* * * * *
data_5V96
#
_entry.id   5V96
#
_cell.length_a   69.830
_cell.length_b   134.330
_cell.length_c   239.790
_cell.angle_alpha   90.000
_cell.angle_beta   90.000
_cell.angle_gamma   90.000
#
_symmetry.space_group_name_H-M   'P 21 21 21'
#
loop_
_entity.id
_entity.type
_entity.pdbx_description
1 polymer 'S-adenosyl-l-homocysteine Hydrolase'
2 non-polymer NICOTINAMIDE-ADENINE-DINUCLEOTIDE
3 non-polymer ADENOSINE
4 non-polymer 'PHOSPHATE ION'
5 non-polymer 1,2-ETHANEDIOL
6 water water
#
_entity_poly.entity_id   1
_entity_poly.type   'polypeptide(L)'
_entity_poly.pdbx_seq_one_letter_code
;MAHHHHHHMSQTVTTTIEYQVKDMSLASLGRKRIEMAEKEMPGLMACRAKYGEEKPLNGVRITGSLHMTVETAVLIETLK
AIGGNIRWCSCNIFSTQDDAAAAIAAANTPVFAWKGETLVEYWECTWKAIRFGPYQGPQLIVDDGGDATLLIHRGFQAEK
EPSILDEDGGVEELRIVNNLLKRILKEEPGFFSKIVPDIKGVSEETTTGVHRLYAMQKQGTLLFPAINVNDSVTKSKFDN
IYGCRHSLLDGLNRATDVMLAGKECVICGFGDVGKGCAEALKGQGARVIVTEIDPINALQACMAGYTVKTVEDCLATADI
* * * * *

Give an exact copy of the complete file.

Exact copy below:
data_5V96
#
_entry.id   5V96
#
_cell.length_a   69.830
_cell.length_b   134.330
_cell.length_c   239.790
_cell.angle_alpha   90.000
_cell.angle_beta   90.000
_cell.angle_gamma   90.000
#
_symmetry.space_group_name_H-M   'P 21 21 21'
#
loop_
_entity.id
_entity.type
_entity.pdbx_description
1 polymer 'S-adenosyl-l-homocysteine Hydrolase'
2 non-polymer NICOTINAMIDE-ADENINE-DINUCLEOTIDE
3 non-polymer ADENOSINE
4 non-polymer 'PHOSPHATE ION'
5 non-polymer 1,2-ETHANEDIOL
6 water water
#
_entity_poly.entity_id   1
_entity_poly.type   'polypeptide(L)'
_entity_poly.pdbx_seq_one_letter_code
;MAHHHHHHMSQTVTTTIEYQVKDMSLASLGRKRIEMAEKEMPGLMACRAKYGEEKPLNGVRITGSLHMTVETAVLIETLK
AIGGNIRWCSCNIFSTQDDAAAAIAAANTPVFAWKGETLVEYWECTWKAIRFGPYQGPQLIVDDGGDATLLIHRGFQAEK
EPSILDEDGGVEELRIVNNLLKRILKEEPGFFSKIVPDIKGVSEETTTGVHRLYAMQKQGTLLFPAINVNDSVTKSKFDN
IYGCRHSLLDGLNRATDVMLAGKECVICGFGDVGKGCAEALKGQGARVIVTEIDPINALQACMAGYTVKTVEDCLATADI